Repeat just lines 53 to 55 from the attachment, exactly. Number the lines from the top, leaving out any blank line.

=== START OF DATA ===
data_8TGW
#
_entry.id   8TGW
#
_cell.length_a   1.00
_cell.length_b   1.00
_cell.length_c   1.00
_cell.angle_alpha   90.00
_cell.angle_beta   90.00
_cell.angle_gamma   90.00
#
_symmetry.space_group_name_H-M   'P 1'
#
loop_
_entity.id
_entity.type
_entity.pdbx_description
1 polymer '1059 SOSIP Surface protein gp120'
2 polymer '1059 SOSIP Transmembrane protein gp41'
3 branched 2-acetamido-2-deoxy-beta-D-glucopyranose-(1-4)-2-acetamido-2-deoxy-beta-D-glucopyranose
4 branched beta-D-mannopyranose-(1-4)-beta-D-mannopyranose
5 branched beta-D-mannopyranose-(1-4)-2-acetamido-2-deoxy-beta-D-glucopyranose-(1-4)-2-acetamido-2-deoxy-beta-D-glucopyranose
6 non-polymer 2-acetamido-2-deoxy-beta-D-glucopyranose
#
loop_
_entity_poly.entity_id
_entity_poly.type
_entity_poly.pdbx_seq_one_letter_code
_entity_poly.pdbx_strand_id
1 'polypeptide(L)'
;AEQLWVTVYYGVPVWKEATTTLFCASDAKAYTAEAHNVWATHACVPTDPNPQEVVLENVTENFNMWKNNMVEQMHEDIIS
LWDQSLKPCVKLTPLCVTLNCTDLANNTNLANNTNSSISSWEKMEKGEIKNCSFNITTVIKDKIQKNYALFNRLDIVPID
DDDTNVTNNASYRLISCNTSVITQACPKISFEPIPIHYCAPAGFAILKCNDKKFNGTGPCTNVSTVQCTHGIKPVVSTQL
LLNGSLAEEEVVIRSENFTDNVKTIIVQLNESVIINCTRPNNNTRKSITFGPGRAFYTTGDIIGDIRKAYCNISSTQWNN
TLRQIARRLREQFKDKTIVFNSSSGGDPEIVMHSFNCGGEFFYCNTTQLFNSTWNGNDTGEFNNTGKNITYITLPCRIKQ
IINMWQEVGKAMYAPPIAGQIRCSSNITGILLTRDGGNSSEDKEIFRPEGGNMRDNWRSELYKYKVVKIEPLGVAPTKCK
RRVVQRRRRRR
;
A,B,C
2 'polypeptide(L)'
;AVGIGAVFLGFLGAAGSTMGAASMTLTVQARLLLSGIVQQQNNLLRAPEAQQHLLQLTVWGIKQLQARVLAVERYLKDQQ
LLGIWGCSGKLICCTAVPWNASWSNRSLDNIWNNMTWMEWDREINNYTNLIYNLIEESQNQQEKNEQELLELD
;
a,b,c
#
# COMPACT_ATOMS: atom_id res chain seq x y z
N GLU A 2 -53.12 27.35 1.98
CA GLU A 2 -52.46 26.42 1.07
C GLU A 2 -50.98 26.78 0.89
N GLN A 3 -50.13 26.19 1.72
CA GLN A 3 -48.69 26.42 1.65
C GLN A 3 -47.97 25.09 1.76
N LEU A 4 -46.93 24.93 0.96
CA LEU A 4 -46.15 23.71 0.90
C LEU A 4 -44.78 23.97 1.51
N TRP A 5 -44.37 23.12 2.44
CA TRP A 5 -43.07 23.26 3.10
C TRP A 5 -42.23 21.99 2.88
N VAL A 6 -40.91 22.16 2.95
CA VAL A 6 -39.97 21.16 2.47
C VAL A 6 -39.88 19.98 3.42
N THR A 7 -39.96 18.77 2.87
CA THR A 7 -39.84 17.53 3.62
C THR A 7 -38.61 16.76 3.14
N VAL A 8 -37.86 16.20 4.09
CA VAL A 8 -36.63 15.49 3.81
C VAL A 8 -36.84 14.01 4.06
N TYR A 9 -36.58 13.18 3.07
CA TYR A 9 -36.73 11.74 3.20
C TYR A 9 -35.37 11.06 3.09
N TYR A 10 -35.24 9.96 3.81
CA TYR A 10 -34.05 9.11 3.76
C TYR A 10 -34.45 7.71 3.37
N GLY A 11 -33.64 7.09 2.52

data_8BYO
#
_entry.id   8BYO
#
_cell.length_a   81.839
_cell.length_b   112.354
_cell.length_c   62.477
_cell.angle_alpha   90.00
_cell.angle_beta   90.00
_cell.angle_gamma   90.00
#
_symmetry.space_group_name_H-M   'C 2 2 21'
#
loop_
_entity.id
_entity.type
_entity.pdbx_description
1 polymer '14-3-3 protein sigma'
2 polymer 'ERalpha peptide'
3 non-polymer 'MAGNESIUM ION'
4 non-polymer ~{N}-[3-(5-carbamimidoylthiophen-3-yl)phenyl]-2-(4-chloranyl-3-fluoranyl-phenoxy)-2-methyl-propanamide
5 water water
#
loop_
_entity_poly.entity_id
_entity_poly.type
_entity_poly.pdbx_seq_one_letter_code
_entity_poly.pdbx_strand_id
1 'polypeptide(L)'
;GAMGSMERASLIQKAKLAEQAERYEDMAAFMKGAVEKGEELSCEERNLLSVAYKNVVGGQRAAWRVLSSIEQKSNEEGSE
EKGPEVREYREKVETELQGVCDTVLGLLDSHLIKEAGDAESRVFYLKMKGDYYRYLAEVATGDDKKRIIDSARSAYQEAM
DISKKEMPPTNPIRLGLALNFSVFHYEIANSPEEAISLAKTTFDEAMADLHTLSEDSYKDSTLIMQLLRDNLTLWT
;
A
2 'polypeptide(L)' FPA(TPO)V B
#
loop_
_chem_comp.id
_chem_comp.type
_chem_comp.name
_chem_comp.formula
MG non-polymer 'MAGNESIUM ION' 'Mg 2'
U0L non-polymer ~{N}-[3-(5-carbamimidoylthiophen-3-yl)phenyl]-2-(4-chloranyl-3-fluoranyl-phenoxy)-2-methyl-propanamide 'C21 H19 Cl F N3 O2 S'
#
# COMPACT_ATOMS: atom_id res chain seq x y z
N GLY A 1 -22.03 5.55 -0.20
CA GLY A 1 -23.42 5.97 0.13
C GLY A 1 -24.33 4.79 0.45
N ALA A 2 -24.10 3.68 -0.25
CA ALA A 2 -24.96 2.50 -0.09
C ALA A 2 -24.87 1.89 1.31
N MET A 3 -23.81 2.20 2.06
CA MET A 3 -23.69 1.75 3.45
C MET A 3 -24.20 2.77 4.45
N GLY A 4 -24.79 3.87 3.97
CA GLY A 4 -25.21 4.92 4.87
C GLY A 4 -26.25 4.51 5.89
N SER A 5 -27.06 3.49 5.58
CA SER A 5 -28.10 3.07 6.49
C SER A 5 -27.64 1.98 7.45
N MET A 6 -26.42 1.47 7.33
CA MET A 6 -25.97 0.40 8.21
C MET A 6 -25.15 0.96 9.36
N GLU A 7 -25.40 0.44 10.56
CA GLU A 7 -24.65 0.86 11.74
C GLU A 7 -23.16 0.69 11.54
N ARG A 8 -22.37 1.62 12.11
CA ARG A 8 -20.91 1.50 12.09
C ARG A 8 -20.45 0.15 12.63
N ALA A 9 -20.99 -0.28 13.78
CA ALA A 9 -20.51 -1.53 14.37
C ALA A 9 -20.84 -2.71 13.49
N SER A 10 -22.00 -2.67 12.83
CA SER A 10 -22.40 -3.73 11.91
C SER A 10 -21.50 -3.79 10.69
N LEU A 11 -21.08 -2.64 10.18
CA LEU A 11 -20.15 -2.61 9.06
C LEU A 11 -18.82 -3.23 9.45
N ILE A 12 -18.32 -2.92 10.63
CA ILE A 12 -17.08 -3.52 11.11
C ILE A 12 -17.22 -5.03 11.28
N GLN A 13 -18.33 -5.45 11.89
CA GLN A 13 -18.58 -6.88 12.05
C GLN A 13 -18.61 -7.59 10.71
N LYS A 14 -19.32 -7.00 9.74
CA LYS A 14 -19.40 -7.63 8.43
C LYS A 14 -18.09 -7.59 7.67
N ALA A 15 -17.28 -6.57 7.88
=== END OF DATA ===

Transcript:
N LEU A 4 -46.93 24.93 0.96
CA LEU A 4 -46.15 23.71 0.90
C LEU A 4 -44.78 23.97 1.51